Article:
on Apr 23, 2020 at 5:07:39 pm

Thanks Nick....yup, have done that. But I'm thinking doing these now. Actually a lot of shows are doing this. The interview segment at the end of Tiger King with Joel McHale is one idea. You talk to the interviewee with audio on a cell phone in his ear, while he records the video and audio onto the iPad/Phone. This way you are not using the iPad for the interview conversation, just the clean recording of the subject with good sound (external mic).

The subject must use an earphone to hear the director is the only drawback I can see. Also they must train themselves to look directly at the camera and not themselves on the screen....I was going to cut a hole in a photo of myself that would attach to the iPad over the camera so they would essentially be looking at me the whole time!

Rich Rubasch
Tilt Media Inc.
Video Production, Post, Studio Sound Stage
Founder/President/Editor/Designer/Animator
http://www.tiltmedia.com


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Mark Suszko
Re: Recording Interviews Remotely
on May 6, 2020 at 10:00:03 pm

I find most civilians don't get that the screen-side camera on iPhones and iPads is actually of a lower quality (this may be different on the latest model , IDK). So when I ask people to record remotely I ask that they face the screen away from them and have an assistant or themselves frame up the shot first. Then it's easier to put an eyeline target right on the phone or off to one side.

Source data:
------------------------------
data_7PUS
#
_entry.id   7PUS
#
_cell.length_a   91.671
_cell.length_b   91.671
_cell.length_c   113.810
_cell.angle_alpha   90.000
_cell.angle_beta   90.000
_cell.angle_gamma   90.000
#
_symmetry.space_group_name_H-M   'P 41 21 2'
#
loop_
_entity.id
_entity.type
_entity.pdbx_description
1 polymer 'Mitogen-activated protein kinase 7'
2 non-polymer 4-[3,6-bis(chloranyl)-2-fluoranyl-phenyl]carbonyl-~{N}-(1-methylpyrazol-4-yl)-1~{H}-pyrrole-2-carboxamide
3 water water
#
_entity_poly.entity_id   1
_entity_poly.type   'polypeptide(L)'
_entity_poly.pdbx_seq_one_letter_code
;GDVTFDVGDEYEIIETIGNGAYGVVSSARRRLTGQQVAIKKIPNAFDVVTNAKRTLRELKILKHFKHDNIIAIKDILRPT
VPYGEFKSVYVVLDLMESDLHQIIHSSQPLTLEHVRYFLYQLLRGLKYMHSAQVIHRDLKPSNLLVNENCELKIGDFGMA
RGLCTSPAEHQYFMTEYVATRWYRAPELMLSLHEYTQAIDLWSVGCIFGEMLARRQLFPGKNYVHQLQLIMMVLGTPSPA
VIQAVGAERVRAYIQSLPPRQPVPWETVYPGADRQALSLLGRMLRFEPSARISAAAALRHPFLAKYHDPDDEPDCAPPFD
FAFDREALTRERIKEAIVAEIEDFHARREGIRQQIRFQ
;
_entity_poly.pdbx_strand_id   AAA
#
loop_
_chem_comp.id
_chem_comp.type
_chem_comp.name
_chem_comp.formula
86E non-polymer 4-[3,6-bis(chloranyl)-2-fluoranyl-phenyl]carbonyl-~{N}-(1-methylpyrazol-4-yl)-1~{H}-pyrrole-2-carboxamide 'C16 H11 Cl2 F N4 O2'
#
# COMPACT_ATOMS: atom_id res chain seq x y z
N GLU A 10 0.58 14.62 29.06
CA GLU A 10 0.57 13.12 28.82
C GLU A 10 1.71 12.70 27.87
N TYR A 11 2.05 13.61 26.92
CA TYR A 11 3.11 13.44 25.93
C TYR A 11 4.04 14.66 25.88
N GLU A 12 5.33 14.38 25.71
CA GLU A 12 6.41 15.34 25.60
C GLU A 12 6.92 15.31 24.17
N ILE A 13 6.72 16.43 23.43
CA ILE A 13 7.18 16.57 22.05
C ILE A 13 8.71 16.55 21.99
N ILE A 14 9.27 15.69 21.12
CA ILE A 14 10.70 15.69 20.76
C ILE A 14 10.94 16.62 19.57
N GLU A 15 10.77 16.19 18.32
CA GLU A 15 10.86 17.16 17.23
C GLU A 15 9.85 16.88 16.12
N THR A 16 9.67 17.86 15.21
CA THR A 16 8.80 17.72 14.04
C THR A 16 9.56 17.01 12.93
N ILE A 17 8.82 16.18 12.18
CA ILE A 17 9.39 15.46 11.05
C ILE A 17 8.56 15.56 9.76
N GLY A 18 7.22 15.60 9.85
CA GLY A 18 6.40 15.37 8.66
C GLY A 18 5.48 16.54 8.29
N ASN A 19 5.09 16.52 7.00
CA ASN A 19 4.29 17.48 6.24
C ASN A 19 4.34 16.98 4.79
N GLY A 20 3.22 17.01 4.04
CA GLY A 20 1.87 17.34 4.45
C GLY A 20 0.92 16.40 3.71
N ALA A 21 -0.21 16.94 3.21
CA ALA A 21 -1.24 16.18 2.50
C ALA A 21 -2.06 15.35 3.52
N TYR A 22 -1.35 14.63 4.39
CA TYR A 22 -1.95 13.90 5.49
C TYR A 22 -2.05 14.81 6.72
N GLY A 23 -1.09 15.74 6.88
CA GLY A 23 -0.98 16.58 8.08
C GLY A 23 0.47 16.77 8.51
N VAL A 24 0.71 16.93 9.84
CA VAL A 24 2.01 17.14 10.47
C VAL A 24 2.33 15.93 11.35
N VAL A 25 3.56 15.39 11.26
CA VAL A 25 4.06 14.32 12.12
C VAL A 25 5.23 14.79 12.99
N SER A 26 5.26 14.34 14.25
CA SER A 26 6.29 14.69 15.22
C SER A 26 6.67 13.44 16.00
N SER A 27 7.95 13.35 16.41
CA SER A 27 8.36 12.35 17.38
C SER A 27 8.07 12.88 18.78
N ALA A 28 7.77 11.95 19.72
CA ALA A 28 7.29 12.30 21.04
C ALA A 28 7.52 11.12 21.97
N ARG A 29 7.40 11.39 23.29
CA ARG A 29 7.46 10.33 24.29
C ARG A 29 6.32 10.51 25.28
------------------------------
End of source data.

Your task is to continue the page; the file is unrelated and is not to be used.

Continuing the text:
My biggest problems have been teaching folks not to have windows and heavy backlighting behind them, and to not shoot up their nose. That, and explaining that vertical frame composition is of The Devil.

Thinking about your "kit" idea, I'd suggest sending them a v-flat made of white foam core, tape-hinged down the middle. If they lack a tripod, you can pre-cut slits across the corner of that v-flat to hold the phone or iPad at a good eyeline, assuming a standard desk height (this can be modeled at home before you send it out). For my indigent friends I showed them hoe to make a "box-pod" for their phone out of any empty cardboard box, even a pizza box, in 30 seconds by holding the phone up to the corner of the box, marking lines top and bottom, slicing the lines with a kitchen knife and punching the cardboard inwards... creates a custom holder. Back to the v-flat...

The V-flat is also something you can write on with a sharpie, etc. to put up script notes, questions, place an eyeline target, what-have-you. For some of my uke video friends I tell them they can hide their sheet music right on there. with tap or pushpins.

The v-flat makes for a nice soft face bounce of whatever incident light is already happening on location, and may create a little audio isolation, though I'd also send a lav mic along. Even a 20 or 40--dollar wired lav is going to get better sound than the built-in mic when the phone or iPad is five feet away. One could also ask them to use a second iPhone in their shirt or coat pocket to record audio using the built-in voice memos function of the iPhone.

Audio for these things is always the more important of the two, and the thing that goes wrong most.